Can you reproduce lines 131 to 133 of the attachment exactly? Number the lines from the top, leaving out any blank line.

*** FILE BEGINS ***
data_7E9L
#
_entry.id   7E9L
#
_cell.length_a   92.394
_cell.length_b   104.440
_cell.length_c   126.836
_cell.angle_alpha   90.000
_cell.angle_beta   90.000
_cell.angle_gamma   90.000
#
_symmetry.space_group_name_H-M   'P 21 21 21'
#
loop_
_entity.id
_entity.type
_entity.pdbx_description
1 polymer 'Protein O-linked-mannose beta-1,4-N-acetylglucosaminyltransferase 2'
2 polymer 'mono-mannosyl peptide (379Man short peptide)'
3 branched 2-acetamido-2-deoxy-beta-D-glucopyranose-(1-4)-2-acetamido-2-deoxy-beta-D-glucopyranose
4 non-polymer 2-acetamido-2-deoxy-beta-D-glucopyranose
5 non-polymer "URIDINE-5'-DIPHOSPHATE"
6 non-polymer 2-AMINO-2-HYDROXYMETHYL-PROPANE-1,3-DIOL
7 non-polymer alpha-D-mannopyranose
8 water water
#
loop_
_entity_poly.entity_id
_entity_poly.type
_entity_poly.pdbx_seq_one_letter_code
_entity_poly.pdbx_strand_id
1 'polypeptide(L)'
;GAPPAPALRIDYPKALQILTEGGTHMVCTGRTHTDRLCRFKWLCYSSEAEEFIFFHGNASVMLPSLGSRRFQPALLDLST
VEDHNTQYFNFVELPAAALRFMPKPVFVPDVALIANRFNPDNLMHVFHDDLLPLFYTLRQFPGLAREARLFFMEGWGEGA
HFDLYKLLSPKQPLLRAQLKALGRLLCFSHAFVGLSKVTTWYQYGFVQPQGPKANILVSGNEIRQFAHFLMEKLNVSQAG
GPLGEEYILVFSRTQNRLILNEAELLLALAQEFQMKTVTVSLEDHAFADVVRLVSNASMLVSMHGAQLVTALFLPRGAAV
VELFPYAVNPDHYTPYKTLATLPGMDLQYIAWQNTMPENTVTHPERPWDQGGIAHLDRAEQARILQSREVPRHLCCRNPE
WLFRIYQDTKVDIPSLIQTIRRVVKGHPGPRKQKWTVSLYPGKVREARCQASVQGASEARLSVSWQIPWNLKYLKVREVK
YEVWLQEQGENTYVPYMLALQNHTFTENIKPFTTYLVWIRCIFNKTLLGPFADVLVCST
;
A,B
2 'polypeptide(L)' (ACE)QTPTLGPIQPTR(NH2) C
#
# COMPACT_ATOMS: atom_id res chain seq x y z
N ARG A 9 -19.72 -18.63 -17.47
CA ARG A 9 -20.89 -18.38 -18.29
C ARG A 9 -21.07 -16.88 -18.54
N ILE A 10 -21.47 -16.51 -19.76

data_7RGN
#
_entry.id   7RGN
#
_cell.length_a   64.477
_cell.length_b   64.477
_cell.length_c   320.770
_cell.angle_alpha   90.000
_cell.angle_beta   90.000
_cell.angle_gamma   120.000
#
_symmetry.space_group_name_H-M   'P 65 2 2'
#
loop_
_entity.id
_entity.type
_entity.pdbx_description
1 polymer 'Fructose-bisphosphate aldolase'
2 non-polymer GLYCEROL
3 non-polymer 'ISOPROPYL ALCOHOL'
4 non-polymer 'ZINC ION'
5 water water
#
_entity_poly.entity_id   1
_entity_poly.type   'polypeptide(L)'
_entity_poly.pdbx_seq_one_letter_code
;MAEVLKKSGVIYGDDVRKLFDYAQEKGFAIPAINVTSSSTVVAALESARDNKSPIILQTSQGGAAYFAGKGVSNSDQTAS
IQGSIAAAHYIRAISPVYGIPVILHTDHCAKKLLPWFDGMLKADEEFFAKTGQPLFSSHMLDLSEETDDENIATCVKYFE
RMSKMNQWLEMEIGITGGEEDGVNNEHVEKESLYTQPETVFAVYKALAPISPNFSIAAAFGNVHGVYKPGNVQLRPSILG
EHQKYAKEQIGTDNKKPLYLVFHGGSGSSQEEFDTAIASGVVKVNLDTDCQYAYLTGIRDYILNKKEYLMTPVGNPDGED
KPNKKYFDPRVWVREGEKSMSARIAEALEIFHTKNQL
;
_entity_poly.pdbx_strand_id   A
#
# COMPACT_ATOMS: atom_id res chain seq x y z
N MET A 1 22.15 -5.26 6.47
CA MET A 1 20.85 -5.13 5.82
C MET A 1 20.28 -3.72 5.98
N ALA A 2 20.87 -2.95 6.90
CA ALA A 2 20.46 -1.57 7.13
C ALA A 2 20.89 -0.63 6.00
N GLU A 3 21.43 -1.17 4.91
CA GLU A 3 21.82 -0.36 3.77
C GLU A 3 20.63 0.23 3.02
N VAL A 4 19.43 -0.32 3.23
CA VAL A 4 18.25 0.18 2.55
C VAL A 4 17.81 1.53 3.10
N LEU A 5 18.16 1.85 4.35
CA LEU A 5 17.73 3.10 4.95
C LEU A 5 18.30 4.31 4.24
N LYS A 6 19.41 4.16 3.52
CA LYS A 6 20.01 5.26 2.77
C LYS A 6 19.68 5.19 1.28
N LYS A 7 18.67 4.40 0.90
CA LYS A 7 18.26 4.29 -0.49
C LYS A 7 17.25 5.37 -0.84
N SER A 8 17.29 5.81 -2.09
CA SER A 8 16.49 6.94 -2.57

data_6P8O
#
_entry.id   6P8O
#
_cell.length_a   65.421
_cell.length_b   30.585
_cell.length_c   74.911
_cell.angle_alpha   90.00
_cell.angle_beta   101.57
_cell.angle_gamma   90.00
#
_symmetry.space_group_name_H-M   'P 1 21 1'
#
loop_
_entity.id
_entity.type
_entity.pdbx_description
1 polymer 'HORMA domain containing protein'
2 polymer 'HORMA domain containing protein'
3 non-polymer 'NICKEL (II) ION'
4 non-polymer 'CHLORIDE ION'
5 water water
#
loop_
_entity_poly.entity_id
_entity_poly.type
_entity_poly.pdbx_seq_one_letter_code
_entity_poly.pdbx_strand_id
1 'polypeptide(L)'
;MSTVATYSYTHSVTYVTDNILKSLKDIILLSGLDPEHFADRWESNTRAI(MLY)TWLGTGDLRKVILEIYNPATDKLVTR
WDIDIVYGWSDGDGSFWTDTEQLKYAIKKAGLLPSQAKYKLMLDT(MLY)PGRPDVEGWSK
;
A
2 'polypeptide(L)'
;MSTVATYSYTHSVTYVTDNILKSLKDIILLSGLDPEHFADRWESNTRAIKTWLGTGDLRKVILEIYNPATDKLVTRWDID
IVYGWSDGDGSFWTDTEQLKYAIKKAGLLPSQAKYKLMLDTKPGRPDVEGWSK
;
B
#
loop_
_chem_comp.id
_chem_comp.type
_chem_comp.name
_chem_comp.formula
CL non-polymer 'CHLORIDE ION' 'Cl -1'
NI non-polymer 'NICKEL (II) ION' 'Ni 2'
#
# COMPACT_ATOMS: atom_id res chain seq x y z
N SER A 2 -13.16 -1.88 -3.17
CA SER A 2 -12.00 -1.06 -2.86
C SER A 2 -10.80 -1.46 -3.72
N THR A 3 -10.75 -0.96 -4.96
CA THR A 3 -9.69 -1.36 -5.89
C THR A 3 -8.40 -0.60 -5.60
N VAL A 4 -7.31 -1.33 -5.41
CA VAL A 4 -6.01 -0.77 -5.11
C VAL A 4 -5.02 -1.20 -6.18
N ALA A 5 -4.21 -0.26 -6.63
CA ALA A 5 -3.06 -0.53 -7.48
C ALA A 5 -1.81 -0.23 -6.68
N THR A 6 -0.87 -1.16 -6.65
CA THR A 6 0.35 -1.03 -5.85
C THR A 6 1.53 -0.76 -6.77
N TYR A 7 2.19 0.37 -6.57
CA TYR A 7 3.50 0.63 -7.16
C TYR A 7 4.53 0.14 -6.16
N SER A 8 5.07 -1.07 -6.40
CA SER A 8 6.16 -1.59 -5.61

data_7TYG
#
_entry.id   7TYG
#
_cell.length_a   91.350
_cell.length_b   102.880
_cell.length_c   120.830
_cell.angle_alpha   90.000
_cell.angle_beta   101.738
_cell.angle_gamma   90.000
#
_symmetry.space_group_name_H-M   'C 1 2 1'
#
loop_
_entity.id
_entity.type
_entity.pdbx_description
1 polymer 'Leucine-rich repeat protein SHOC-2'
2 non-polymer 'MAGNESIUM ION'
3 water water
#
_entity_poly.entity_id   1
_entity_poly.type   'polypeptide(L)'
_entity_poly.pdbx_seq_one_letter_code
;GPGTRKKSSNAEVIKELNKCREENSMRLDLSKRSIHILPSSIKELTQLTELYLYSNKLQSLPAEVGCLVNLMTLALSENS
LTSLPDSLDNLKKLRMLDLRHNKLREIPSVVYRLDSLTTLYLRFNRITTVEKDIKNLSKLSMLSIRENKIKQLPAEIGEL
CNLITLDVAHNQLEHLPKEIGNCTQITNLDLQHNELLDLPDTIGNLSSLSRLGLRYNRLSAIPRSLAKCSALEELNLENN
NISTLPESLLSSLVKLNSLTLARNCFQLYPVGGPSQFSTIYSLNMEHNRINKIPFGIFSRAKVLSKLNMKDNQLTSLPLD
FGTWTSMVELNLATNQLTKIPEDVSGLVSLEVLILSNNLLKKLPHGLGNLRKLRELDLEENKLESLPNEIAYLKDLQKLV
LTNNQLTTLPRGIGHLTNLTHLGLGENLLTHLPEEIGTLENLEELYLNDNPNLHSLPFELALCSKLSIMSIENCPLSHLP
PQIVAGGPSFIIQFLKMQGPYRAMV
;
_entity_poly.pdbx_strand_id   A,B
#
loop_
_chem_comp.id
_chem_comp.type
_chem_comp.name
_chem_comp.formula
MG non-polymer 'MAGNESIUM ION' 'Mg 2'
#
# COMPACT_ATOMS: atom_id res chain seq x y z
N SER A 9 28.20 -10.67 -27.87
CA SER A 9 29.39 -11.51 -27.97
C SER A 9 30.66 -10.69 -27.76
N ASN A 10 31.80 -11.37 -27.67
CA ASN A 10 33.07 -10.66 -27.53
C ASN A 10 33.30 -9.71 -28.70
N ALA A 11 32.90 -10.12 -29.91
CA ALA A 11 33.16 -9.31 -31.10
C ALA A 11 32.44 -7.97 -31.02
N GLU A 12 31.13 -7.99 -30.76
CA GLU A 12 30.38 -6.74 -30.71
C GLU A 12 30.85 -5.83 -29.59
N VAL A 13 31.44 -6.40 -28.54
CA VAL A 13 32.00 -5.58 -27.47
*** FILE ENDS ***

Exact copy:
_entity_poly.entity_id
_entity_poly.type
_entity_poly.pdbx_seq_one_letter_code